Urrbrae Wetland facts for kids
The Urrbrae Wetland is a constructed urban wetland in the Australian state of South Australia located in the suburb of Urrbrae in the Adelaide metropolitan area. It was constructed to manage flood water from the nearby Adelaide Hills and has been developed to provide ecological and educational benefits. The wetland covers approximately 6 hectares of land which is onsite of Urrbrae Agricultural High School. The area of water is approximately 4 hectares and when full, contains approximately 13.5 million litres of water.
The wetland consists of four ponds: the main pond, two sedimentation ponds and the farm dam. The main pond is clay lined and is designed to be kept filled to prevent drying out and cracking. The farm dam is synthetic lined and is used to top up the main dam when water levels are low. In an average year about 400 million litres of storm water passes through the wetland each year. When the wetland is full it contains about 13.5 million litres of water from a catchment of approximately 380 hectares. Although it is not a true wetland, it serves a useful function in the cleansing of the stormwater via natural cleaning process including:
- The water flow is slowed down
- Sand and other sediments fall to the bottom
- Heavy metals, salts, bacteria et ‘stick’ onto the falling sand particles
- Reeds, sedges and other plants along the shores filter out much of the salts and heavy metals.
Leaf litter, plastic bags and other debris is removed by trash removal systems at the entry to the sedimentation ponds to aid in cleansing of the water. The cleansed water then travels via storm water pipes to Brown Hill Creek and to the sea. This process is arranged and funded by the City of Mitcham. In 2011 construction began on pipes and facilities for some of the water to be pumped to tanks at the High School and used for watering grounds during summer months.
In July 1993 the City of Mitcham and the Urrbrae Agricultural High School were independently investigating a wetland project. Mitcham Council was seeking to alleviate a long-standing flooding problem, while the school wanted to address regular flooding on its farmland and to broaden its environmental studies curriculum. Work on the project to construct the Urrbrae detention basin that would store the excess water commenced in June 1996 and finished in December 1996. It cost $1.2m, contributed by the City of Mitcham, the SA Department of Transport and the [Patawalonga River | Patawalonga] Catchment Water Management Board. The Education Department provided the land that was originally bequeathed to the State of South Australia for educational use by Peter Waite, a prominent pastoralist of the early 20th century. In August 1997 the organisation, The Friends of the Urrbrae Wetland, was established, sponsored initially by the Rotary Club, Mitcham. The chief activity of the Friends is to establish, as far as possible, the native vegetation which existed prior to European settlement, and which is generally known as grey box woodland, Eucalyptus microcarpa. The Friends meet weekly for environmental improvement tasks including planting and weeding.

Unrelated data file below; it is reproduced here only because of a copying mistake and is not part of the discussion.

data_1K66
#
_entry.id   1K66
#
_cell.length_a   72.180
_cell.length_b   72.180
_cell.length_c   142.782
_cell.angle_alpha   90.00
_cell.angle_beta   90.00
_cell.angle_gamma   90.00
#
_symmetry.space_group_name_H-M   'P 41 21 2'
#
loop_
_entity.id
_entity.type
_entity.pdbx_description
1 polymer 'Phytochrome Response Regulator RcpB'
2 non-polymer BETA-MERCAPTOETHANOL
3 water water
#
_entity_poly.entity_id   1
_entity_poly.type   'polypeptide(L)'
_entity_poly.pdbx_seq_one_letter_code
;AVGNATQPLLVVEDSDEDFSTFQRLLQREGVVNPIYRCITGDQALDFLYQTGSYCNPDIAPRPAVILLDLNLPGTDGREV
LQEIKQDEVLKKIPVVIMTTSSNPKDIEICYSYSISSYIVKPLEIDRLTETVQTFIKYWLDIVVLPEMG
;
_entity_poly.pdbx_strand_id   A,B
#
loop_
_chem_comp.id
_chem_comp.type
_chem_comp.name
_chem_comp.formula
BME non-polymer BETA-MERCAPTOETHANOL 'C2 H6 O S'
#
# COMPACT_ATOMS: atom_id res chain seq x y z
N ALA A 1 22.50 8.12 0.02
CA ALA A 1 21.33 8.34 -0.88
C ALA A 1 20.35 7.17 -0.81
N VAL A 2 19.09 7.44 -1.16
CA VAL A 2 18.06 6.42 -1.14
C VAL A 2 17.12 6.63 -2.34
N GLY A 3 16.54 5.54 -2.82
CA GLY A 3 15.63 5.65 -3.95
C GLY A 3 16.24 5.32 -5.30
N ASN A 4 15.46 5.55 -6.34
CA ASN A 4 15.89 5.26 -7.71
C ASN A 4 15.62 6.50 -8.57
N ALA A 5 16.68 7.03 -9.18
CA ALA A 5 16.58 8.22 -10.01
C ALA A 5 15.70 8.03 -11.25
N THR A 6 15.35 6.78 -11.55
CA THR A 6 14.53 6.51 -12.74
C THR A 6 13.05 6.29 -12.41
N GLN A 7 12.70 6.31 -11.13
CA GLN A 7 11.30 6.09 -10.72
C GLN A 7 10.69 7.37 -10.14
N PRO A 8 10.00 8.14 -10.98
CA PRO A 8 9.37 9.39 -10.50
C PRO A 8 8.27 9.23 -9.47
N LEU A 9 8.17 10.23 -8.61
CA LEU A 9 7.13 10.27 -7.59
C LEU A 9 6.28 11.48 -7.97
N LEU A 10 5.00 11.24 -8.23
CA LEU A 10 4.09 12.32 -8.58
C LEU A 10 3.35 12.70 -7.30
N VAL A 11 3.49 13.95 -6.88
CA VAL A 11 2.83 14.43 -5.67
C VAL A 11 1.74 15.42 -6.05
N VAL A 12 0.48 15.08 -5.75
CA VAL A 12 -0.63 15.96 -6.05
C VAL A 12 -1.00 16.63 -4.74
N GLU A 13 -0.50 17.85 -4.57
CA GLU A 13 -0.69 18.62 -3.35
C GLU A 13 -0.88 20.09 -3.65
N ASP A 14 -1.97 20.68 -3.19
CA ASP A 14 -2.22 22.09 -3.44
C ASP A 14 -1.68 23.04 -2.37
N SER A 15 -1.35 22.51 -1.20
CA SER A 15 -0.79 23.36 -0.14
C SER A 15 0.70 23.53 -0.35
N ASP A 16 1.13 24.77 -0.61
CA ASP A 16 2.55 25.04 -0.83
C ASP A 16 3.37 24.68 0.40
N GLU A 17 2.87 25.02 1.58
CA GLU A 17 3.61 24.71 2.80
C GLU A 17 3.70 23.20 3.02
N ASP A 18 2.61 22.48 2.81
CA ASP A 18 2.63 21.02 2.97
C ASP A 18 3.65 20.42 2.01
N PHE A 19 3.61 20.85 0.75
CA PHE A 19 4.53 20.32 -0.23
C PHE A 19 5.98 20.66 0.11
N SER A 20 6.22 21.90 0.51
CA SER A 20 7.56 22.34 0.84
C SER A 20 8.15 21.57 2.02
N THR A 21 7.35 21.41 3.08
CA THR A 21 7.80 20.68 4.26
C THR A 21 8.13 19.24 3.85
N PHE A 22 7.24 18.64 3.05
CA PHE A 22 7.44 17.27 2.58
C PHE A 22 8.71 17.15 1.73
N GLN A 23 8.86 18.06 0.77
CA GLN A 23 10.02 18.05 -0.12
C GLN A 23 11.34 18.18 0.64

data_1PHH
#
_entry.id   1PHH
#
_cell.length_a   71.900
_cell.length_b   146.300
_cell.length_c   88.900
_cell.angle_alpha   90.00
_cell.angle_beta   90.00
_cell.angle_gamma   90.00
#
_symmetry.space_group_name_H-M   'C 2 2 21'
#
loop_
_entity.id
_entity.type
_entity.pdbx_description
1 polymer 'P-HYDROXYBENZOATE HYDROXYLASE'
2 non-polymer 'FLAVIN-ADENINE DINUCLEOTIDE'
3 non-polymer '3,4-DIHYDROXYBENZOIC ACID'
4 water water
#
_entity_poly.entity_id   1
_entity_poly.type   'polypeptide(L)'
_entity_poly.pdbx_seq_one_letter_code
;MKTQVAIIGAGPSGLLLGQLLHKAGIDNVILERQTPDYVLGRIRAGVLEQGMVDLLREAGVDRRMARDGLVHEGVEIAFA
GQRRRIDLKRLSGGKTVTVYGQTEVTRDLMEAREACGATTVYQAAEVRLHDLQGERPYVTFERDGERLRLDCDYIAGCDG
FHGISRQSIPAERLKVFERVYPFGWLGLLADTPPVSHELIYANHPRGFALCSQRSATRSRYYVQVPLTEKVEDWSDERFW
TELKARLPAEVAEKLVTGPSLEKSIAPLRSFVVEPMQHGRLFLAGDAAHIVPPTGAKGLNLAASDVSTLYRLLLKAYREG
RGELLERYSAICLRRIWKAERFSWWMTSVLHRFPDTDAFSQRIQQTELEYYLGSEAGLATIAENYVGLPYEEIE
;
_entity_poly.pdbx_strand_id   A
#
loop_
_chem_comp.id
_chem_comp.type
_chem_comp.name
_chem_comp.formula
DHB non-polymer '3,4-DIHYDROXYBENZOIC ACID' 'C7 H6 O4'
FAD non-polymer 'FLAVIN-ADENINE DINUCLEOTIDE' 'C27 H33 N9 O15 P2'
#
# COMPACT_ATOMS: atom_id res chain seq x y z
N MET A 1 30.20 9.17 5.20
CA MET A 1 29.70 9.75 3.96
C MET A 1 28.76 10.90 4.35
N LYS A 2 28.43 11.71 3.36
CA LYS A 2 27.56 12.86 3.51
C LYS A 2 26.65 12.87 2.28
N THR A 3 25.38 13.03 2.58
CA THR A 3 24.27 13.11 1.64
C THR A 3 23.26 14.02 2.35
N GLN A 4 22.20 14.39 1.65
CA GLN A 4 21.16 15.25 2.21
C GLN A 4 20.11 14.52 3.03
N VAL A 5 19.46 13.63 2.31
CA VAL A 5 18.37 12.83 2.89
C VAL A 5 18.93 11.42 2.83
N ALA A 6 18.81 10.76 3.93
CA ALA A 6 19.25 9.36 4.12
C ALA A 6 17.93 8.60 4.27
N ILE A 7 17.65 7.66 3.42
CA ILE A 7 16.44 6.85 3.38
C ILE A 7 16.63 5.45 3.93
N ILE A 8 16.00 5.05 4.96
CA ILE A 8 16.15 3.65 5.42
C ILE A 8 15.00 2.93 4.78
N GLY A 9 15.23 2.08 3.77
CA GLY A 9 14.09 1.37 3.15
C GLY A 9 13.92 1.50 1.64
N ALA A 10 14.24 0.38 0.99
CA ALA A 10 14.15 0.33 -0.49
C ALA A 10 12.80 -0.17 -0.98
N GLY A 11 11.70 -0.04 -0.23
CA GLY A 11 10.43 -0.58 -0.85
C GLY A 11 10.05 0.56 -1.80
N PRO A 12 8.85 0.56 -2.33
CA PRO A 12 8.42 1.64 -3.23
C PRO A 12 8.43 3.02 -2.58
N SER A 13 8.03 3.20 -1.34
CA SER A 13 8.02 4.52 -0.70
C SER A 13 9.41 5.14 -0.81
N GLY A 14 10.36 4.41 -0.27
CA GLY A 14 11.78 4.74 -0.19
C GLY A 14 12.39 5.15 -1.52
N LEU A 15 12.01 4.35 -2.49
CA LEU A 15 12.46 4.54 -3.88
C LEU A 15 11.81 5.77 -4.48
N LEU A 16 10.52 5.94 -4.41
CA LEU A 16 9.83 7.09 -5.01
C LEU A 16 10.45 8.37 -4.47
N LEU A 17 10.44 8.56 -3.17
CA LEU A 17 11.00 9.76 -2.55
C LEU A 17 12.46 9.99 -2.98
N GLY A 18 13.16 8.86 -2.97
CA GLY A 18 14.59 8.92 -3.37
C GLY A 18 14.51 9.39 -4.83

The native vegetation which existed prior to European settlement, and now found in the wetland, is generally known as grey box woodland. This ecological community is now classified as 'threatened' by the Australian Government Department of Sustainability, Environment, Water, Population and Communities.
Grey box woodland
The grey box woodland consists mainly of Eucalyptus microcarpa, commonly known as the "grey box" due to its bark colour, which was a dominant species on the southern Adelaide Plains. Over the years the Friends have planted over one hundred indigenous terrestrial and aquatic plant species to maximise diversity, habitat and serve as a resource for other revegetation projects.
- Canopy plants: Grey box (Eucalyptus microcarpa), river red gum (Eucalyptus camaldulensis), South Australian blue gum (Eucalyptus leucoxylon)) and drooping sheoak (Allocasuarina verticillata), Callitris gracilis and native apricot
- Shrubs including five different varieties of acacias or wattles, Bursaria spinosa, sticky hop bush, Dodonaea viscosa
- Under-story plants including several varieties of saltbrush, eutaxia, vittadinia daisies, lilies and many varieties of native grasses.
Plants that grow well in the Wetland
The plants listed below grow well at the Urrbrae Wetland as identified in March 2013.
|Botanic Name||Common names|
|Acacia acinacea||Gold-dust wattle, round leaf wattle|
|Acacia dodonaeifolia||Sticky wattle|
|Acacia paradoxa||Kangaroo thorn|
|Acacia pycnantha||Golden wattle|
|Acacia retinoides (swamp form)||Swamp wattle|
|Allocasuarina verticillata||Drooping sheoak|